We usually like to go closer to pleasant things. Take a beautiful red rose. We enjoy the association of the fragrance, the fascinating color, the softness of the petals and the emotional signification (love). In the same way, a candlelight dinner may anchor the memory of a first date through the association of warm light, tasty food, perfumes, eye contact and soft music. Dissociation We definitely take a distance to unpleasant things, like excrement, vomit and garbage. We close our senses (detachment), avoid and isolate them in appropriate rooms or packages (compartmentalization). After a loss, we may «close our heart», detaching ourselves from good and bad, lost in a kind of affective numbness. Traumatic experience may create a partial loss of the sensorial (see, hear, taste,…) and emotional (joy, sadness, anger, …) perception, to cognitive (thinking) freeze or mobility blockades. Different troubles can occur: like paralysis, inability to think, calculate or speak, disturbed skin sensibility, sight or hearing. 35

Association Familiar

thoughts Future


actions I’m

Past sensations

Modified model of association (after the BASK model of Braun,1988)


This model of association shows an associative perception of the world. I’m «here and now», between past and future, in a familiar frame, integrating sensations (I see, hear, feel, taste), emotions, thoughts or beliefs, and acting. All these elements are interdependent, linked as webpage’s. When you see a picture of a romantic beach, automatically you may think of sun, water, coconuts, surfing or diving. The desire for a holiday will arise in you. Pleasant associations are the motor of advertising, as we human beings are used to constantly associating impressions with congruent memories. In a pathological dissociated state, however, the patient doesn’t choose this disengagement or split. It is involuntary and mostly painful. Problems of the association When you have negative experiences, you create links (associations) between different elements of life. You learn to fear places, special days, sorts of people (of a certain sex, nationality of race). The least sensorial cue (sound or word, odor, color,...) will reactivate the whole cluster and cause pain. The patient will then try to block this associative process. In the therapeutic process, the risk of re-traumatization through critical memories is a big concern. That is why we are searching for therapeutic tools with a very low triggering potential.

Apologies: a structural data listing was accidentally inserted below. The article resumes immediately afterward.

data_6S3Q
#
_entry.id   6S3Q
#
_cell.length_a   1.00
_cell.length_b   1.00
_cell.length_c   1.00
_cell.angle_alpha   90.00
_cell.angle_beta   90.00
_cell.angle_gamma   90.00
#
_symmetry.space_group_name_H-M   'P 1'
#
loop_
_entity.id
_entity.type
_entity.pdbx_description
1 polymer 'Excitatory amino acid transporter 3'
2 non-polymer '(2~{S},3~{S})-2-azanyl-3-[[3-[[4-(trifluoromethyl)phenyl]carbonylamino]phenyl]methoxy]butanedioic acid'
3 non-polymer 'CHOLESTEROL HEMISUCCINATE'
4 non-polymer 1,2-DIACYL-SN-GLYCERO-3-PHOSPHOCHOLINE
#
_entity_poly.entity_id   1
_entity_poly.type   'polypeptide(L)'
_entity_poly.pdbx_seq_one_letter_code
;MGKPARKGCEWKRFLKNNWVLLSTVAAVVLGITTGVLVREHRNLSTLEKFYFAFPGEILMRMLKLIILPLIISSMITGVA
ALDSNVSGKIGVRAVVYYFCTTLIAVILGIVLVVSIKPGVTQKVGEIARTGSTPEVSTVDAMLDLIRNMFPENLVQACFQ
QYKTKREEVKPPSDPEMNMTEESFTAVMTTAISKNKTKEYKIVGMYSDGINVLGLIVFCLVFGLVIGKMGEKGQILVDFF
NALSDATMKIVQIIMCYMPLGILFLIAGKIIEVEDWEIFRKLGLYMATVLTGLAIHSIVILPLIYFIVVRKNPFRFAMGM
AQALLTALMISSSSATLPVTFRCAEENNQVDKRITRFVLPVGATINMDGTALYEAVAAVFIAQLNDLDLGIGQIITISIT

Dissociation Dissociation and trauma After a traumatic event we may observe dissociative reactions like: emotional numbness, derealization («it must be a dream, it’s not real»), depersonalization («it’s not me») and amnesia. These reactions are involuntary and most of the time very unpleasant. They must not be confused with distraction or states of trance/absorption. In case of a chronic traumatization (especially with young children), dissociative troubles of identity («multiple personalities») and amnesia are frequent. Dissociative pathology: detachment and compartmentalization. The experts distinguish two kinds of dissociation. In detachment the patient loses contact with reality (derealization) or with himself (depersonalization). In compartmentalization the continuity of time (biography) or of personality (identity) is broken through amnesia, fugue or disorders of identity (DID). In the last case the patient switches involuntary from one part of personality to another. Benefit vs. disadvantage of dissociation From a positive point of view, dissociation may be seen as a protection against blank horror. Many people are luckily able to forget completely (amnesia) some terrible events of the past. Dissociation allows us to put a distance between us and our past or the tragedies of others. The incapacity to have a certain emotional distancing may cause helpers to have a burnout (secondary traumatization). The capacity to possess well-distinguished aspects of personality (e.g. young and mature, serious and humorous) may contribute to the richness of character. From a negative point of view however, dissociation means a lack of integration of traumatic experiences. When this happens early in childhood, this deficit of integration leads to disorders of personality (DID or «multiples»). Patients suffering from numbness, depersonalization or derealization, may be haunted by the desire to retrieve their real life and real self. They cannot understand these «holes» in their biography (amnesia).